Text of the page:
An Illinois man recently filed a heart failure lawsuit accusing AstraZeneca and other drug makers of concealing the risks associated with Onglyza and Kombiglyze XR.
According to a complaint filed in the U.S. District Court, Central District of Illinois, Jerald Adams took Onglyza and Kombiglyze XR, both of which contain the active ingredient saxagliptin, to control Type 2 diabetes between April 2015 through December 2015.
He was later diagnosed with heart failure and cardiovascular injury, which Adams claims was a direct and proximate result of his saxagliptin exposure. (Case No. 1:18-cv-01015-JES-JEH)
“At all relevant times, Defendants had knowledge that there was a significant increased risk of adverse events associated with Saxagliptin including heart failure, congestive heart failure, cardiac failure, and death related to those events, and despite this knowledge Defendants continued to manufacture, market, distribute, sell, and profit from sales of Saxagliptin,” the complaint states.
“Despite such knowledge, Defendants knowingly, purposely, and deliberately failed to adequately warn Plaintiff, patients, consumers, medical providers, and the public of the increased risk of serious injury associated with using Saxagliptin, including, but not limited to, heart failure, congestive heart failure, cardiac failure, and death related to those events,” the lawsuit continues.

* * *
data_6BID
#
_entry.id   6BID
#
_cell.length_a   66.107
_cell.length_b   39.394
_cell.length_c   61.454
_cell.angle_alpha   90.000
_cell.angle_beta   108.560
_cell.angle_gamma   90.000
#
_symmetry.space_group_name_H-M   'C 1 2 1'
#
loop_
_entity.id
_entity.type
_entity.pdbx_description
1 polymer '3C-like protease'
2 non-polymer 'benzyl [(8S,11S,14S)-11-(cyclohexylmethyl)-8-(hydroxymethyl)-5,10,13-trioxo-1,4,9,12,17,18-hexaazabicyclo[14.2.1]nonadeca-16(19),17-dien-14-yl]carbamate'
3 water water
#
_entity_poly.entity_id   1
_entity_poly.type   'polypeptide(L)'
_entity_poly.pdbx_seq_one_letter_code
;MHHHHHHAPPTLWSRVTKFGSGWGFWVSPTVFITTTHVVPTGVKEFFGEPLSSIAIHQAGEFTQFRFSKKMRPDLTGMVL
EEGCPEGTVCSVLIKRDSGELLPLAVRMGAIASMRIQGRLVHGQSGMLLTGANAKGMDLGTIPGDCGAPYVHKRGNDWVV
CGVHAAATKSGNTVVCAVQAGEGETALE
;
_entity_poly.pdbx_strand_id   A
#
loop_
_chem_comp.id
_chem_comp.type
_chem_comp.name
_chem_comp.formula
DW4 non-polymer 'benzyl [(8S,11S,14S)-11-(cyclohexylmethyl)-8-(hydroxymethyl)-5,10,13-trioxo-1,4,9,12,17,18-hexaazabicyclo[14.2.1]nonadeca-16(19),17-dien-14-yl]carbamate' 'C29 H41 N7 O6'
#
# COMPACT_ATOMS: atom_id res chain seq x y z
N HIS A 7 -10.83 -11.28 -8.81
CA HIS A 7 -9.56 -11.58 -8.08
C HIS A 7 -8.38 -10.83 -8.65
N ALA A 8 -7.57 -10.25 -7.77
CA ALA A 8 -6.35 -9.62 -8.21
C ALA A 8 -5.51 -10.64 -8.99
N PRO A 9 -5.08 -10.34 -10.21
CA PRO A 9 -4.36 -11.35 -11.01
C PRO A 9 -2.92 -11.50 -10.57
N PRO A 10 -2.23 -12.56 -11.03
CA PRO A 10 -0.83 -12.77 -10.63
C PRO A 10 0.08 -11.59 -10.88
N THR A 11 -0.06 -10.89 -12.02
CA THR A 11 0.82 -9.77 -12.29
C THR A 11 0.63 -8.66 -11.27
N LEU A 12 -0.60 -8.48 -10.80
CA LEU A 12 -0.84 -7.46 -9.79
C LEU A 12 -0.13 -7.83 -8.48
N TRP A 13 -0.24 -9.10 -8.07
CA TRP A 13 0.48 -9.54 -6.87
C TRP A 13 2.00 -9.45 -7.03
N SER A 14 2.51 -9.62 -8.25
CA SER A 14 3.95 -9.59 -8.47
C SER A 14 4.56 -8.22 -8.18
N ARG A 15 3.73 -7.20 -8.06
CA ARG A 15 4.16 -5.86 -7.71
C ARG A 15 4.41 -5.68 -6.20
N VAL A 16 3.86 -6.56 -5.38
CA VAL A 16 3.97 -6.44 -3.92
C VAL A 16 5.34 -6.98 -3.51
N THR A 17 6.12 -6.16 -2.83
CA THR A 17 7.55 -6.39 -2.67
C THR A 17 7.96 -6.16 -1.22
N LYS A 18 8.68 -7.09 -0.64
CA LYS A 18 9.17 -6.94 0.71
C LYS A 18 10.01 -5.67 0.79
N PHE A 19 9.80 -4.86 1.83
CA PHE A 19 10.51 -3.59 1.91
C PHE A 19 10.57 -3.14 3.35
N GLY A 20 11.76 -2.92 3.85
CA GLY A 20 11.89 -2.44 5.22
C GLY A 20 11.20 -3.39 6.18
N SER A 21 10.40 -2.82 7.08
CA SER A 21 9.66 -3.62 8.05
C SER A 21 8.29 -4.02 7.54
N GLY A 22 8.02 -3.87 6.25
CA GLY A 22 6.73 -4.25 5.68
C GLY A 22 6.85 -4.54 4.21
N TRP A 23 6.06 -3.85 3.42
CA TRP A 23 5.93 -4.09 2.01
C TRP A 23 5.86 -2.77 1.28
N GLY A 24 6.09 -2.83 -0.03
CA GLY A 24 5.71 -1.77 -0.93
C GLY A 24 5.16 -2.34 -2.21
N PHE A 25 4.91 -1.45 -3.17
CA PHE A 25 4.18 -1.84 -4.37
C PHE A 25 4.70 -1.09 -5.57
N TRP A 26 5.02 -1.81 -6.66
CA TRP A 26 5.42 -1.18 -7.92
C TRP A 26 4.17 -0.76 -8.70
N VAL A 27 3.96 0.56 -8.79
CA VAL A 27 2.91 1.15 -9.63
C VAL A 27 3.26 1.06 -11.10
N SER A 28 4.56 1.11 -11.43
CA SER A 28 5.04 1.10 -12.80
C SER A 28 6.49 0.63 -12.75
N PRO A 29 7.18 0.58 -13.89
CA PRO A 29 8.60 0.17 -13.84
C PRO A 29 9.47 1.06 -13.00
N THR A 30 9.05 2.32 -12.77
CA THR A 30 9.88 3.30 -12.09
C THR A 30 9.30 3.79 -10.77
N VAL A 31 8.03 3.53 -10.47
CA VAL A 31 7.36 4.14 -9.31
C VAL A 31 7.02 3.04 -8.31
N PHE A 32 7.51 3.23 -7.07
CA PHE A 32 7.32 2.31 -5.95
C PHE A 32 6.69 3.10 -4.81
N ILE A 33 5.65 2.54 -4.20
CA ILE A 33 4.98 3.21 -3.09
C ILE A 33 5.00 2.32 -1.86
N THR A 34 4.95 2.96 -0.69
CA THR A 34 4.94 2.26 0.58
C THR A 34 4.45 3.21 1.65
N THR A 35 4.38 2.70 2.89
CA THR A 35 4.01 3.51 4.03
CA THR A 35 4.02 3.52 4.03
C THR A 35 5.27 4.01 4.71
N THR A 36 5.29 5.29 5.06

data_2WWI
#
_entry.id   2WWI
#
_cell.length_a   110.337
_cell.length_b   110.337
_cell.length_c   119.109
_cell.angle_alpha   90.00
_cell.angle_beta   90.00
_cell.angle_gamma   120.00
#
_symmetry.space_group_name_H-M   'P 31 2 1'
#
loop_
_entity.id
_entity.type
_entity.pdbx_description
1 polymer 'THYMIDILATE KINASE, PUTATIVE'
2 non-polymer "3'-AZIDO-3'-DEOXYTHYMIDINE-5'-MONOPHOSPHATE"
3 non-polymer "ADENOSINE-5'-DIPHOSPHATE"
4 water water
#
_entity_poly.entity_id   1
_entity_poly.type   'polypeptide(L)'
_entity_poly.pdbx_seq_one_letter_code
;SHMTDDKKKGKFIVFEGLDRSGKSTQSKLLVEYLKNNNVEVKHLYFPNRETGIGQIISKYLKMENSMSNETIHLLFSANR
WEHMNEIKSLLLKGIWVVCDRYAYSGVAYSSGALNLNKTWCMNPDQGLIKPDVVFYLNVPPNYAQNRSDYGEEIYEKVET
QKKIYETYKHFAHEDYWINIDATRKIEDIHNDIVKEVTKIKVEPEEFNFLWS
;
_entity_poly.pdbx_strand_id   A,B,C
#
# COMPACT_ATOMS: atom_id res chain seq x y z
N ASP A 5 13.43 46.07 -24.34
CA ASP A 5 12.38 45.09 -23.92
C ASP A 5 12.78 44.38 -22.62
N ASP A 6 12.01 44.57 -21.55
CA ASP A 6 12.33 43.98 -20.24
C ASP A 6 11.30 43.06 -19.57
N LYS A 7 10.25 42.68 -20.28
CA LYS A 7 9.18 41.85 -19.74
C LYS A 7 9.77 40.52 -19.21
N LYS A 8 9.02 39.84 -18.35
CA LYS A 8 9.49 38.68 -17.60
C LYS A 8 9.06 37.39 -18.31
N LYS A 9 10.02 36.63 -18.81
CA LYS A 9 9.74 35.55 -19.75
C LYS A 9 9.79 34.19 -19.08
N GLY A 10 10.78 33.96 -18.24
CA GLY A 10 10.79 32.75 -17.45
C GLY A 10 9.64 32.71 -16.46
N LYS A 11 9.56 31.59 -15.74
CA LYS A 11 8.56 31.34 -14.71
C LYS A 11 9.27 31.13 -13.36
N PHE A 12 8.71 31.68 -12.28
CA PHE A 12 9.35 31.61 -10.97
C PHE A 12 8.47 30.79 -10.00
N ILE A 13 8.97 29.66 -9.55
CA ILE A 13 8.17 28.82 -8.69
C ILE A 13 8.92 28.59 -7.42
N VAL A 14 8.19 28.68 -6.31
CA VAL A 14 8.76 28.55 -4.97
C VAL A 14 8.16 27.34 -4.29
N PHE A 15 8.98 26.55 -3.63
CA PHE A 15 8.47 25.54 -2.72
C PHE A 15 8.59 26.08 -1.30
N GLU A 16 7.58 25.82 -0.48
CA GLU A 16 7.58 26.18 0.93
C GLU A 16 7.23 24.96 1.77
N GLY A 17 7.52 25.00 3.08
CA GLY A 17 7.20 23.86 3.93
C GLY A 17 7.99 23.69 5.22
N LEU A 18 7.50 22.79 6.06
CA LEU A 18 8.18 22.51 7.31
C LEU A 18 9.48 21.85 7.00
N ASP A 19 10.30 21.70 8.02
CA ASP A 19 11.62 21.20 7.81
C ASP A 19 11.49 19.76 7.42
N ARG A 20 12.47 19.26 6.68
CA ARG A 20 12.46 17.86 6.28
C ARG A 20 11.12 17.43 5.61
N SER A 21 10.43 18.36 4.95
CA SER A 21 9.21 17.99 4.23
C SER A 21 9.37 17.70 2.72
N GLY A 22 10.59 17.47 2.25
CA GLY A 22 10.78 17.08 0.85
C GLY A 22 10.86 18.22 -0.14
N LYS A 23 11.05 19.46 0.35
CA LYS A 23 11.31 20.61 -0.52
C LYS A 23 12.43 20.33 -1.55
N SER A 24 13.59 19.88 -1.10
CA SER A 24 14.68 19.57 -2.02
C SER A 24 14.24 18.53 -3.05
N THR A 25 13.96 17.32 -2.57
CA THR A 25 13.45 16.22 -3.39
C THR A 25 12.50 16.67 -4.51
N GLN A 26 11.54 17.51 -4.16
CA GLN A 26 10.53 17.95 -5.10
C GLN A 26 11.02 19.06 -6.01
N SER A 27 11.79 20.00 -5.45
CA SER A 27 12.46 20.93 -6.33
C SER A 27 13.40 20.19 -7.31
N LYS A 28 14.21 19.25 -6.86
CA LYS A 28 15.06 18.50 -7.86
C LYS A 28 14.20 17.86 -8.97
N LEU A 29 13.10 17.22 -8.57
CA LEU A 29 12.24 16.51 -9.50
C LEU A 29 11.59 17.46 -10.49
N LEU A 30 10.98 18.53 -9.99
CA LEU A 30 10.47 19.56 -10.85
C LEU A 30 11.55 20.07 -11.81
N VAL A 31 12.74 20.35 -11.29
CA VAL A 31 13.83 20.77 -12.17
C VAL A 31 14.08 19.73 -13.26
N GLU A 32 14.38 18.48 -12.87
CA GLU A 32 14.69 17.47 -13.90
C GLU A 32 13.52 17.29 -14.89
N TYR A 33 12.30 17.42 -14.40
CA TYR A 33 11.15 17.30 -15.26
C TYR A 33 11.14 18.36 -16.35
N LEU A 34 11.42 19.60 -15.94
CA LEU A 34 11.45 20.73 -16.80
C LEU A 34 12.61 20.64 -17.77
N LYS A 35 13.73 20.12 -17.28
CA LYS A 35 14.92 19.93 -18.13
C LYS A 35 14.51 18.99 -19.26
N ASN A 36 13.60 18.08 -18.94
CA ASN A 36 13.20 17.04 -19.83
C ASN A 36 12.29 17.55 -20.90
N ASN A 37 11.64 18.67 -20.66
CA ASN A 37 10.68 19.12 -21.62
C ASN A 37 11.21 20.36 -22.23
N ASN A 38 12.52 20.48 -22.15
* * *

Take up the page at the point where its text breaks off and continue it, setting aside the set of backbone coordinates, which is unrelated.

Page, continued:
Onglyza (saxagliptin) was approved by the U.S. Food & Drug Administration in 2009, while Kombiglyze XR (saxagliptin and metformin) was cleared the following year.
The labels for all saxagliptin-containing medications were modified in April 2016 to warn of the potential for heart failure, after interim data from a clinical trial called SAVOR-TMI indicated that patients treated with the medication were 27% more likely to be hospitalized for heart failure compared to those who were not. Saxagliptin also appeared to be associated with a higher risk of all-cause mortality.
Next Thursday, the U.S. Judicial Panel on Multidistrict Litigation will hear Oral Arguments on a petition to centralize all federally-filed Onglyza and Kombiglyze XR lawsuits in a single U.S. District Court for the purpose of coordinated pretrial proceedings
A group of plaintiffs filed the petition in October, asserting that the federal docket would benefit from coordinated proceedings. Among other things, they pointed out that all pending cases share the same basic theory of liability and factual allegations. They further assert that the lawsuits will involve the same core discovery, fact witnesses, and experts.
At the time, 40 lawsuits involving Onglyza and Kombiglyze XR had been filed in federal courts around the nation. However, plaintiffs contend that the saxagliptin litigation will eventually grow to include hundreds of similar cases.